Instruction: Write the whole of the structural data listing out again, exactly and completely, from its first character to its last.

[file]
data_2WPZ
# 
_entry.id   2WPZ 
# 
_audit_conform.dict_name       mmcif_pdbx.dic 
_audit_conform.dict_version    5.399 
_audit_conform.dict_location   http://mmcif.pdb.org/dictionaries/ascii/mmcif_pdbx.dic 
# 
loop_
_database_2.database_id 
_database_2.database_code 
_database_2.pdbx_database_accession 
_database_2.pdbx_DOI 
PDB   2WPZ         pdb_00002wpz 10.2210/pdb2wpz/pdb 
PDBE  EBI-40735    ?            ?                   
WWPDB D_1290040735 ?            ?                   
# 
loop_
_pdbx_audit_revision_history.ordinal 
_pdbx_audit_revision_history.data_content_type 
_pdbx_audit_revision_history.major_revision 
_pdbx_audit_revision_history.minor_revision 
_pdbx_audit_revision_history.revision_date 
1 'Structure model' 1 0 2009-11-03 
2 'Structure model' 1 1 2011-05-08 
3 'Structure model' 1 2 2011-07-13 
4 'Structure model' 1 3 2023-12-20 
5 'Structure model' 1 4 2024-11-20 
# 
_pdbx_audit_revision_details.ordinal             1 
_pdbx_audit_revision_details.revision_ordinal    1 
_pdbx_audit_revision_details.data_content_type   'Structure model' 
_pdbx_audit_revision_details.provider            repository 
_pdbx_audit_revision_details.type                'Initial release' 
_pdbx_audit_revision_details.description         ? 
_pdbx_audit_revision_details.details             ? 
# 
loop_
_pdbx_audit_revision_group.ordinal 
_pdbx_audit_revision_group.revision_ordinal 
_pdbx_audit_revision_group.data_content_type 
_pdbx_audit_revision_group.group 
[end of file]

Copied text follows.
data_2WPZ
# 
_entry.id   2WPZ 
# 
_audit_conform.dict_name       mmcif_pdbx.dic 
_audit_conform.dict_version    5.399 
_audit_conform.dict_location   http://mmcif.pdb.org/dictionaries/ascii/mmcif_pdbx.dic 
# 
loop_
_database_2.database_id 
_database_2.database_code 
_database_2.pdbx_database_accession 
_database_2.pdbx_DOI 
PDB   2WPZ         pdb_00002wpz 10.2210/pdb2wpz/pdb 
PDBE  EBI-40735    ?            ?                   
WWPDB D_1290040735 ?            ?                   
# 
loop_
_pdbx_audit_revision_history.ordinal 
_pdbx_audit_revision_history.data_content_type 
_pdbx_audit_revision_history.major_revision 
_pdbx_audit_revision_history.minor_revision 
_pdbx_audit_revision_history.revision_date 
1 'Structure model' 1 0 2009-11-03 
2 'Structure model' 1 1 2011-05-08 
3 'Structure model' 1 2 2011-07-13 
4 'Structure model' 1 3 2023-12-20 
5 'Structure model' 1 4 2024-11-20 
# 
_pdbx_audit_revision_details.ordinal             1 
_pdbx_audit_revision_details.revision_ordinal    1 
_pdbx_audit_revision_details.data_content_type   'Structure model' 
_pdbx_audit_revision_details.provider            repository 
_pdbx_audit_revision_details.type                'Initial release' 
_pdbx_audit_revision_details.description         ? 
_pdbx_audit_revision_details.details             ? 
# 
loop_
_pdbx_audit_revision_group.ordinal 
_pdbx_audit_revision_group.revision_ordinal 
_pdbx_audit_revision_group.data_content_type 
_pdbx_audit_revision_group.group 